An Intro to Schema Markups

by | Dec 30, 2020 | SEO | Web Design, Blog

There are so many s-words when it comes to SEO. If you’ve been doing some research, you’ve probably come across terms like “schema,” “snippet,” “SERP,” or “structured data.” But what do they mean? And how do all these pieces fit together?

Defining Schema Markup

When you see someone mention “schema markups,” they are actually referring to specific snippets of code. This code, or structured data, serves as a translator for search engines and provides context for the supplied content. That supplied content is called a SERP entry, or Search Engine Results Page.

Too Technical?

Another way to think about schema markups is to compare them to business cards. Schema markups, like business cards, were created with the recipient (user) in mind. By having critical information properly labeled and on display, users know exactly where to look.

Where Does the Code Come From?

You see, the term “schema” is actually shorthand for schema.org. This website is a collaborative database of code snippets that has grown large enough to be considered a, if not THE standard. Contributors range from savvy freelance developers to employees from big names like Google, Bing, Microsoft, Yahoo, and Yandex.

Basically, think of schema.org as Google’s current favorite version of the dictionary.

Bypass Hardcoding with Plugins

That’s right. You don’t have to be a master developer to gain control of how your content is displayed on SERPs. If your site is run on WordPress, go ahead and let out that sigh of relief. There are TONS of plugins out there to assist with all your SEO woes.

Our current favorite here at Roundpeg is newcomer Rank Math. This currently free plugin provides easy to use tools to set up defaults and add schema markups to individual pages.

It’s also loaded to the brim with SEO customization options while still remaining relatively light-weight on the backend of your website. You can read more on why we switched from Yoast to Rank Math mid-2020 here.

7 Popular Mark Up Examples

Now that we have a better understanding on what schema markups are and how they work, let’s dive into a few examples.

Article Schema Markup

These are one of the most common schema markup types used. If you are using a WordPress SEO tool such as Yoast or Rank Math, there’s a good chance a majority of your pages and posts are going to default to this schema type.

The metadata magic behind the scenes of the article schema translates your posts into a language that search engines understand. It also increases the likelihood of your post displaying as a rich card, like these three articles about the popular game, Animal Crossing: New Horizons.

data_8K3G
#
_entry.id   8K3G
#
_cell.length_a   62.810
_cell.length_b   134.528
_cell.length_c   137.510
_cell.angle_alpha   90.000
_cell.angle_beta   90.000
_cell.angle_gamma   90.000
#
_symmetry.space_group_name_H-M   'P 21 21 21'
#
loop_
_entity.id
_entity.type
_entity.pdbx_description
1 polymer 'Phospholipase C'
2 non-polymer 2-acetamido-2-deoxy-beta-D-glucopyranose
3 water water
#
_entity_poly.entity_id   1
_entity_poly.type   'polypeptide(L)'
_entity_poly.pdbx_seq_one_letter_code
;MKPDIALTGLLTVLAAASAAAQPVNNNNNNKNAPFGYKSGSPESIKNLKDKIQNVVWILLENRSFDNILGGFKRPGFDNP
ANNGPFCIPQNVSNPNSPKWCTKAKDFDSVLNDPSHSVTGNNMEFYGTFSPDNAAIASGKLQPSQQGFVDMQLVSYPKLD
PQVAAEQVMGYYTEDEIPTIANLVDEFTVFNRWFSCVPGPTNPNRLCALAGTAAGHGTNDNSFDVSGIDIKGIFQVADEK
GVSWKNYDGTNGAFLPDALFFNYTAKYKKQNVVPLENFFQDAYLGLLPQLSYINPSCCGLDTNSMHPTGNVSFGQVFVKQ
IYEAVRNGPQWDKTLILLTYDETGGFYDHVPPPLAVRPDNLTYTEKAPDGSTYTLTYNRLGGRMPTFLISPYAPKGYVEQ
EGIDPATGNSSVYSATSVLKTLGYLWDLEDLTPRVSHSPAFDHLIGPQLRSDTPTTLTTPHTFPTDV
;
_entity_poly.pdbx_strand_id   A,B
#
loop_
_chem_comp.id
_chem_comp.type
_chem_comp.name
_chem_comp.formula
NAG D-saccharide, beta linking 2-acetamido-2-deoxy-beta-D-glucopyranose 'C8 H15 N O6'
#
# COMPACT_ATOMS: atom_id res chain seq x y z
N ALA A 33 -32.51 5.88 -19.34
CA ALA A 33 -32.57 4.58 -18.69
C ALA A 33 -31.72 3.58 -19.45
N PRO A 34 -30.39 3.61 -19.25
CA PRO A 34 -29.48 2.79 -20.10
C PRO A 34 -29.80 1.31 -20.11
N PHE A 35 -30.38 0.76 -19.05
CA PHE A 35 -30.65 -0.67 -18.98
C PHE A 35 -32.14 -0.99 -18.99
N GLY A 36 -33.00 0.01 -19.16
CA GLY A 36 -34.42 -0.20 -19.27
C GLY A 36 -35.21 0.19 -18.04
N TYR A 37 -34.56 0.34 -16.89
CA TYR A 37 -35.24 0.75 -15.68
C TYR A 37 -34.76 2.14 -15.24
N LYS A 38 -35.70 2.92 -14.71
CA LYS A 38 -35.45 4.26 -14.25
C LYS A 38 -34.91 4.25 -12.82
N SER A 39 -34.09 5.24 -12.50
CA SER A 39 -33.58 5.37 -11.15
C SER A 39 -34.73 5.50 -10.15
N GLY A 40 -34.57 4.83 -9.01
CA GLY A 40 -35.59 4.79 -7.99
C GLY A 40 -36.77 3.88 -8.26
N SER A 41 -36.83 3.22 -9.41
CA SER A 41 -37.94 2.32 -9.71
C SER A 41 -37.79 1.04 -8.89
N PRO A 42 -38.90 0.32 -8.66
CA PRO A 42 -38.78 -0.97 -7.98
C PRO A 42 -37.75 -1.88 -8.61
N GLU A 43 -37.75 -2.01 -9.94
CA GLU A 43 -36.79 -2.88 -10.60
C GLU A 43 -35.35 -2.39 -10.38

example of article schema markup

Recipe Schema Markup

Use the recipe schema markup to bring your favorite recipes right to top of your favorite search engine. In addition to displaying a photo and name of the recipe, you have the ability to add reviews, steps, ingredients, and more.

I don’t know about you, but these bean recipes sound far more appetizing to me displayed as rich cards!

example of recipe schema markup

Podcast Schema Markup

Podcasters rejoice! Activate this schema markup to have your latest episodes display in the search results as rich cards.

With one click, users are transported to Google Podcast where they can listen to the latest episode of More Than a Few Words (or whatever podcast they are trying to find).

example of recipe schema markup

Review Schema Markup in Rich Snippets

Review schema markups trigger the little star ratings below otherwise normal search results. It’s a very subtle bit of HTML that adds a small pop that makes your entry stand out.

Reviews can also be used in tandem with other schema markups, such as products and items that display in the knowledge graph.

example of review schema markup

Product Schema Markup

Adding the product schema markup code to your page is like opening up a window to your shop from your favorite search engine. In addition to displaying the name, price, and an image of your product, you have the ability to add specific specs or a short description to the rich card as well.

Mind you, this markup type is only usable for online stores, not lookbooks or pages that provide a general overview of goods provided. There is a completely different schema markup for services, too.

example of product schema markup

Video Schema Markup 

In this graphic driven world, no one wants to read a bunch of text to find the video they want. And why make users click over to the video tab for visuals when you can have them display on the main search page? Make sure your videos are easy to find rich cards with this markup type.

example of video schema markup

Local Business Markup

Inputting the local business schema markup will trigger a lovely snapshot, or knowledge graph, to highlight your organization upon search.

Other schema markups currently that trigger a knowledge graph include:

  • Person Market
  • Book
  • Restaurant
  • Organization
  • Software Application
  • TV Episode
  • Movie
example of organization schema markup

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